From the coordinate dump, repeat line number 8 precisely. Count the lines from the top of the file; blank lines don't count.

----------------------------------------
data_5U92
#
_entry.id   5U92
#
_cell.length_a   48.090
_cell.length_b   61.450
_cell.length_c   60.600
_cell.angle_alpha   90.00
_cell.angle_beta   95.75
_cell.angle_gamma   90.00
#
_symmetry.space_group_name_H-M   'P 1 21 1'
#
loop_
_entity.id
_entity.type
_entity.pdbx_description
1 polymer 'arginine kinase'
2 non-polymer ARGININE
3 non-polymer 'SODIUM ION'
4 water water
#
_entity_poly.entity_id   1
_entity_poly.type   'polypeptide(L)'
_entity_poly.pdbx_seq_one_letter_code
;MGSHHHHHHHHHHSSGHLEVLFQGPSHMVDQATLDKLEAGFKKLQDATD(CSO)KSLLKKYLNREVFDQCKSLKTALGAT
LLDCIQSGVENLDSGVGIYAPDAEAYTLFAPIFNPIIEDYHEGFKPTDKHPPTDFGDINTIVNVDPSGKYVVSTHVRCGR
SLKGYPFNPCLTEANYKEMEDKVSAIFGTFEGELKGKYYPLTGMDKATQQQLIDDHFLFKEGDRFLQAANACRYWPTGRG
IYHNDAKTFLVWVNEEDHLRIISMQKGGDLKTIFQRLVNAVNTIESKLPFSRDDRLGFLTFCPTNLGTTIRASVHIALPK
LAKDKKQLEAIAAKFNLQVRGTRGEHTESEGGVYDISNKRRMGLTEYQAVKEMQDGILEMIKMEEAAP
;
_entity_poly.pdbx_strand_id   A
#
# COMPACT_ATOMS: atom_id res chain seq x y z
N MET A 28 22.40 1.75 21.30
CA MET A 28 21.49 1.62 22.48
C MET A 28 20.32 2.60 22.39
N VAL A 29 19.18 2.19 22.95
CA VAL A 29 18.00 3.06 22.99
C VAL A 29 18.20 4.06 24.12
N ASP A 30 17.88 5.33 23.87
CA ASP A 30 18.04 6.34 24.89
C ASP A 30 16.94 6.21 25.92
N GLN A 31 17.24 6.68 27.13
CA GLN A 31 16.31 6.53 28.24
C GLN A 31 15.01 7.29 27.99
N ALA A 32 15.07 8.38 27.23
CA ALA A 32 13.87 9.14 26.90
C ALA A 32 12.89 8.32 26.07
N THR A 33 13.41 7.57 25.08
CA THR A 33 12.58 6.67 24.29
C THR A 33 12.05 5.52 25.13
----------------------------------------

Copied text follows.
_cell.angle_alpha   90.00